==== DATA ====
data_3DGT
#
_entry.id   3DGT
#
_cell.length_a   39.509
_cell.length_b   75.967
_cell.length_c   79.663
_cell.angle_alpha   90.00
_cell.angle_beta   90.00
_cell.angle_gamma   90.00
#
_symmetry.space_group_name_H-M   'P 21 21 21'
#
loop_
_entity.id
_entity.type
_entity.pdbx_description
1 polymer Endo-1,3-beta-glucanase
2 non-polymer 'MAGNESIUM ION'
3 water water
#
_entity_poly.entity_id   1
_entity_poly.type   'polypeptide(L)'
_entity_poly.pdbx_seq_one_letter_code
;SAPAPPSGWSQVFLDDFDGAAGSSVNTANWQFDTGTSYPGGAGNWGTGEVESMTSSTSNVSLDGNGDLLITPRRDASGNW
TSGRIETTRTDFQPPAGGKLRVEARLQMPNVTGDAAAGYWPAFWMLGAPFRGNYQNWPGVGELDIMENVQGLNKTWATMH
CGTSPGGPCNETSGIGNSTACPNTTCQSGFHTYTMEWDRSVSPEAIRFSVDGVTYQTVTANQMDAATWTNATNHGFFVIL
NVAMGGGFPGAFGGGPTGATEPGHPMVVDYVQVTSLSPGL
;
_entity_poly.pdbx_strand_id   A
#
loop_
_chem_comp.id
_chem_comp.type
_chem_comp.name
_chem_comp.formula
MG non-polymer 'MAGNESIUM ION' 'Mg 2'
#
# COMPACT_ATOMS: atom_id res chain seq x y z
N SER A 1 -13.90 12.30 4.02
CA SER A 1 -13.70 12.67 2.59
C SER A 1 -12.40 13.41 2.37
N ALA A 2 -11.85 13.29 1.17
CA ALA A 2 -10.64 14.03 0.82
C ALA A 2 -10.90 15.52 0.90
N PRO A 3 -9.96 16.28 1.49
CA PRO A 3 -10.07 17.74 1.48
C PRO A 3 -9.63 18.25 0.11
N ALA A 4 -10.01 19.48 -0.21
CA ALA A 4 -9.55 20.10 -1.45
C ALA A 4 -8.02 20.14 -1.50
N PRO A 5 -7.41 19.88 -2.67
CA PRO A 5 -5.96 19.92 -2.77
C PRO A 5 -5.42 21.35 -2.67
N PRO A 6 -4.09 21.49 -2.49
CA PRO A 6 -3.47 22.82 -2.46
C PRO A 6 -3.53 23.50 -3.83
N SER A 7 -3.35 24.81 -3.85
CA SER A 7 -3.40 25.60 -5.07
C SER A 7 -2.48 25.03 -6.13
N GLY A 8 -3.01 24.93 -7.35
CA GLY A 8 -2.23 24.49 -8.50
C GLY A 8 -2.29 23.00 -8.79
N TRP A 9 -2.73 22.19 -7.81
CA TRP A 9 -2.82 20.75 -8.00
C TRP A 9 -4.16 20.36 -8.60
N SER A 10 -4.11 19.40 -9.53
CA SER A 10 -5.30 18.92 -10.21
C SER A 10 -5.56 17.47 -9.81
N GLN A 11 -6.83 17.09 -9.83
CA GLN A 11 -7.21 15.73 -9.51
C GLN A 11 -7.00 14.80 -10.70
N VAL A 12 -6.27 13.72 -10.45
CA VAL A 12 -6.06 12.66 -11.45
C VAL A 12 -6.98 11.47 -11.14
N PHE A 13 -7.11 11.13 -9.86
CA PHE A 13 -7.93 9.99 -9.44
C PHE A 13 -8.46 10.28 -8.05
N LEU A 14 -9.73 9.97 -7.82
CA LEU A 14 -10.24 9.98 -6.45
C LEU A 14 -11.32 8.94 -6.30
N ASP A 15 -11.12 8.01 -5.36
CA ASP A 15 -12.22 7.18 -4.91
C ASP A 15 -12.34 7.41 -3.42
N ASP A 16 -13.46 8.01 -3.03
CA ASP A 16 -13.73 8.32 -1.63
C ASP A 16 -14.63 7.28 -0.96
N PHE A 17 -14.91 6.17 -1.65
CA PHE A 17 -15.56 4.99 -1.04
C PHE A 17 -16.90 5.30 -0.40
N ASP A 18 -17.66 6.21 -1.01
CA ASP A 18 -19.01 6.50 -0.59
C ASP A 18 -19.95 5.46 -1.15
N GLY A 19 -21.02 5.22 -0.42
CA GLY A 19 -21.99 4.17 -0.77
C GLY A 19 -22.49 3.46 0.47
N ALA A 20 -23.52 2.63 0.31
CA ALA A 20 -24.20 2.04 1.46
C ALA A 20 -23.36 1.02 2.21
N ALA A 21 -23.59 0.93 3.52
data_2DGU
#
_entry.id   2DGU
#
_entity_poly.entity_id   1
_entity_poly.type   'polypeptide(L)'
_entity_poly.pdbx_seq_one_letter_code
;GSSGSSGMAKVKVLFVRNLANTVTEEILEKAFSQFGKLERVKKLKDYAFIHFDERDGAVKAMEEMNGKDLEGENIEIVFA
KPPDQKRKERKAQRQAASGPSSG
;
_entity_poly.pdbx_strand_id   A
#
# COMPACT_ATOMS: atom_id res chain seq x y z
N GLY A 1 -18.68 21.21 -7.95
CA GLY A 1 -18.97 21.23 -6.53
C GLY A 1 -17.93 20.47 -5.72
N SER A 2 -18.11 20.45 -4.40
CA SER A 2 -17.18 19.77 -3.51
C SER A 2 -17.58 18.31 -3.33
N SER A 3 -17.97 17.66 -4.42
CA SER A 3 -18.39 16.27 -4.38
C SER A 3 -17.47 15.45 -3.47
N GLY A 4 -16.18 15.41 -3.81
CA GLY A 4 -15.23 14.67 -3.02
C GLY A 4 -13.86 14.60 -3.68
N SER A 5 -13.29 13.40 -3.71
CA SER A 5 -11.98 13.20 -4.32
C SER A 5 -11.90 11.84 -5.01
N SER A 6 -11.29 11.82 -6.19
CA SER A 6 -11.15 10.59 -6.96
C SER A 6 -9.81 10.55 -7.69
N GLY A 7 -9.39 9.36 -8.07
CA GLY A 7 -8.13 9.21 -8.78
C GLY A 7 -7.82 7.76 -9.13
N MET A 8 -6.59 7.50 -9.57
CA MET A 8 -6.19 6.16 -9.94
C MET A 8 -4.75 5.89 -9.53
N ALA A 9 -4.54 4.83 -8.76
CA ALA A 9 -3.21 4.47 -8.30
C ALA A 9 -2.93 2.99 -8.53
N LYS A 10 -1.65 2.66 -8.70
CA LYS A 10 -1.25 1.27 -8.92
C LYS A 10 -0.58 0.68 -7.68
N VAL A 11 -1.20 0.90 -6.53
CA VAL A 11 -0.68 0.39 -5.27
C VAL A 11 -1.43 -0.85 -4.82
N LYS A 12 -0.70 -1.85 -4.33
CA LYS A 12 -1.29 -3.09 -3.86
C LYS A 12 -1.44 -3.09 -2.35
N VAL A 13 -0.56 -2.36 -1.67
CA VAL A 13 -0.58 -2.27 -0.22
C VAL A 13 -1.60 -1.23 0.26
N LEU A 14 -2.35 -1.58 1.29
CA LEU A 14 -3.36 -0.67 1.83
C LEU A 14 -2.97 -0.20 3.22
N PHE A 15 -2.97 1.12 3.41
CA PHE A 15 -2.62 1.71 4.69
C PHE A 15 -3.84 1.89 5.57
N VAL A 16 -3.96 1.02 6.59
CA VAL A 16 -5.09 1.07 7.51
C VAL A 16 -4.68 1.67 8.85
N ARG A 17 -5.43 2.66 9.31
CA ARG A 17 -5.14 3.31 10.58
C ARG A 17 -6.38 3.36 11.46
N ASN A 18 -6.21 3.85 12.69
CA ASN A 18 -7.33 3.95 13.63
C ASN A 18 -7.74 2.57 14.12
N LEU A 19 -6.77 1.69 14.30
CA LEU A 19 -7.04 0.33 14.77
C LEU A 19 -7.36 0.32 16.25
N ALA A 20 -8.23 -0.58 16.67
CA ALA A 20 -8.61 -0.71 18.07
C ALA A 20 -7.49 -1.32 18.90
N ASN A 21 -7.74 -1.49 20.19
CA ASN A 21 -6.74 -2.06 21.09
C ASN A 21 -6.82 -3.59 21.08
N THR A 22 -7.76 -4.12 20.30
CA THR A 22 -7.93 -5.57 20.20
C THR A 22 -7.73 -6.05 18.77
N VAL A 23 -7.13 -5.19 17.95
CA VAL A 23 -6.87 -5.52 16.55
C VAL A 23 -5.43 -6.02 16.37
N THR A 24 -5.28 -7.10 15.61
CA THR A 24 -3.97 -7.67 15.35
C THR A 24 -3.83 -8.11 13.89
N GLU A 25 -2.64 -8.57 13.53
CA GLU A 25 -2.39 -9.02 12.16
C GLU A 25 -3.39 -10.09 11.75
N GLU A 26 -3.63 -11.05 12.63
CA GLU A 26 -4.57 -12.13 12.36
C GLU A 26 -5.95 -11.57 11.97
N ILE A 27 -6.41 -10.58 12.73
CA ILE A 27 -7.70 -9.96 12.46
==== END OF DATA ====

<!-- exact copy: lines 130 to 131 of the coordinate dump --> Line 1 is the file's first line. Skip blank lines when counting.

CA SER A 6 -11.15 10.59 -6.96
C SER A 6 -9.81 10.55 -7.69